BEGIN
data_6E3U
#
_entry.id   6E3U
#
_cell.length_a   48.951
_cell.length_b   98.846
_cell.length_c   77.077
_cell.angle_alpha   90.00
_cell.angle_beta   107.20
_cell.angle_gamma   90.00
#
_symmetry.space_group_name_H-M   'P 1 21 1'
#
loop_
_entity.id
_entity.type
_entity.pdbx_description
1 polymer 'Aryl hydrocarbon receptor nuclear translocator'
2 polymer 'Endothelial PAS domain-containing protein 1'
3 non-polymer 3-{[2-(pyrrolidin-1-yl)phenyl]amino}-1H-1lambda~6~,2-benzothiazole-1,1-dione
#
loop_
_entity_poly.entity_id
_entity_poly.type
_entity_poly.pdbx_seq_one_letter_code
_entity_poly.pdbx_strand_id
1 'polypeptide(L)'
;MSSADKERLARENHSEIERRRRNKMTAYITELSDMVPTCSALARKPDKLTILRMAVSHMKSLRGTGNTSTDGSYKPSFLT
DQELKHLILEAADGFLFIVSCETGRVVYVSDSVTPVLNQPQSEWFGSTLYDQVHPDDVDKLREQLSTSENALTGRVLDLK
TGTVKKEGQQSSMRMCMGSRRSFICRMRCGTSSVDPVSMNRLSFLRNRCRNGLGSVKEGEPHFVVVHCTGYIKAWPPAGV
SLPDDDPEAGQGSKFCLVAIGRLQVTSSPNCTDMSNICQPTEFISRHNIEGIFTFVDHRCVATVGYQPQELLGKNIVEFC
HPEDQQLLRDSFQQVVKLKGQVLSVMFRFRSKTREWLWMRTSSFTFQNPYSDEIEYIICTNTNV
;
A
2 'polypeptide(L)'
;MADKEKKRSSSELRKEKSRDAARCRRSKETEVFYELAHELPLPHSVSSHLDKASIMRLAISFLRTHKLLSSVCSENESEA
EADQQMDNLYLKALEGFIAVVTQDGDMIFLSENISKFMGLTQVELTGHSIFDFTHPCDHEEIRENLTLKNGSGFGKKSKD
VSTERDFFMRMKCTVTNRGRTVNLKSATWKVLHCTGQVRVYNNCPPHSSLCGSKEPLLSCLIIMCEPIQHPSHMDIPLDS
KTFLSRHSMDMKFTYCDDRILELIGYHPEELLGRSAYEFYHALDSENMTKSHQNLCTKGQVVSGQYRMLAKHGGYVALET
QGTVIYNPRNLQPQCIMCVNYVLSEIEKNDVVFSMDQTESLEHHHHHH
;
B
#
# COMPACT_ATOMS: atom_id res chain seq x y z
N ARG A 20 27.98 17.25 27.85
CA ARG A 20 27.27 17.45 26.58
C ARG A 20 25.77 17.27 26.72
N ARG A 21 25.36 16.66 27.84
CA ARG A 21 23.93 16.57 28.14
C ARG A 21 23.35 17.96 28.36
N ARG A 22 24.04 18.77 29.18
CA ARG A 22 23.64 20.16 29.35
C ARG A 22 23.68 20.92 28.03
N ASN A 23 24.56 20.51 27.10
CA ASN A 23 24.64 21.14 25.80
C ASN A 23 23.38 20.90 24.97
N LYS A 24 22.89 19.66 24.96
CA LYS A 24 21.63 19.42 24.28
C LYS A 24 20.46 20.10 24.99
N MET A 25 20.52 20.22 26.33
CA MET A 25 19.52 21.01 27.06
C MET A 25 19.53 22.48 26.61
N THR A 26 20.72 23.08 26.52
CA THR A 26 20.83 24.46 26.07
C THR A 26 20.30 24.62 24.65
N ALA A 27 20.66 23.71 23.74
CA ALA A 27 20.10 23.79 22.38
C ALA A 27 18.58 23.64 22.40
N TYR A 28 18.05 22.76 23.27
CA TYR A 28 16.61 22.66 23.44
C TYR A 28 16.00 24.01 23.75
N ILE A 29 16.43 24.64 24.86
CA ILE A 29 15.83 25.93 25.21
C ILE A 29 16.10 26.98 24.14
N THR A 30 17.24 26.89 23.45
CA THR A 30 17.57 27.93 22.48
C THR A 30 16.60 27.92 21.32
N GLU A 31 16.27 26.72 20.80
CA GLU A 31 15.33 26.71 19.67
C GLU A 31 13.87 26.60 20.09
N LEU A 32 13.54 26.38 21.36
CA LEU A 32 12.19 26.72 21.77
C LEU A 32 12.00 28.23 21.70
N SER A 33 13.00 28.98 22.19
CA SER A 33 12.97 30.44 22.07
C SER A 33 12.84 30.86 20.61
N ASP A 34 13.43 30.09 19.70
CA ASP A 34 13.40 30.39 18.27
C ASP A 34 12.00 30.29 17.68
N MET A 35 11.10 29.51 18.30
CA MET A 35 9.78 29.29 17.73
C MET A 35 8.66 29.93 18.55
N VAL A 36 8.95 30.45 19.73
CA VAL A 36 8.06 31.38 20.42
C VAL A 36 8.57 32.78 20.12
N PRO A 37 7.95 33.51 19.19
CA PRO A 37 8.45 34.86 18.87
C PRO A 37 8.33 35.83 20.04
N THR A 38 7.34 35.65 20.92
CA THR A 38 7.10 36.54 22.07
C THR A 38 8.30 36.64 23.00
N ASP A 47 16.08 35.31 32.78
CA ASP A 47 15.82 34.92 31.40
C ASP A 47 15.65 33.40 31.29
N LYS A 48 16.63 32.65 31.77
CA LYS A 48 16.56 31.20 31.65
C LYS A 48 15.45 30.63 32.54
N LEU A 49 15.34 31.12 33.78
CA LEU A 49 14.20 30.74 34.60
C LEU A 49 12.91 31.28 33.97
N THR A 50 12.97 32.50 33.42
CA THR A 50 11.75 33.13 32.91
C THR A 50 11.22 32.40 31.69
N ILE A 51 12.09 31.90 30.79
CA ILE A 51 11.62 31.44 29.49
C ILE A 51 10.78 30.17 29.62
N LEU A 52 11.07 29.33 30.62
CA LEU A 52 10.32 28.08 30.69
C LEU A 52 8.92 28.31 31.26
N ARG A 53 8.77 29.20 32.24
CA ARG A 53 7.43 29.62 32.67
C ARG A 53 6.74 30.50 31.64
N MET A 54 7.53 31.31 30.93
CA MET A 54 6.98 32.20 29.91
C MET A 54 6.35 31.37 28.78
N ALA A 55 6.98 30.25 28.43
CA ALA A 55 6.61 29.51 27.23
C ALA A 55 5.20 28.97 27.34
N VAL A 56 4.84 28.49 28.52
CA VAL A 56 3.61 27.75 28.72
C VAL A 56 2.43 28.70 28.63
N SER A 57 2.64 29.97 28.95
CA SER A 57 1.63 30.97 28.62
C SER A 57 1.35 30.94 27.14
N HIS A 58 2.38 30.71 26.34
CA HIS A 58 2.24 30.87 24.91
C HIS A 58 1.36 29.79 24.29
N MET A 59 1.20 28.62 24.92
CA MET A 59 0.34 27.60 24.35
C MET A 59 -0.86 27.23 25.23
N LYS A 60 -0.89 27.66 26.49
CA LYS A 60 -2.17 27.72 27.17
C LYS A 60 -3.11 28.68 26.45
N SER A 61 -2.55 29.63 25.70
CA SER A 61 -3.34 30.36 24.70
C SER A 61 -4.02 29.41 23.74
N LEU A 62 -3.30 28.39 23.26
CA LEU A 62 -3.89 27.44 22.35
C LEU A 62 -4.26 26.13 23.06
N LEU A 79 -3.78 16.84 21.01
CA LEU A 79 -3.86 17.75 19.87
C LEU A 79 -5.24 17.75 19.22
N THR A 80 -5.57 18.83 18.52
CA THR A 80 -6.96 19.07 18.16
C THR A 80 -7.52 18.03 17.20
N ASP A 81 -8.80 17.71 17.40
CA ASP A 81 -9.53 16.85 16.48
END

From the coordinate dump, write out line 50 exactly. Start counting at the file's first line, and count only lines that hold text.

C ARG A 21 23.35 17.96 28.36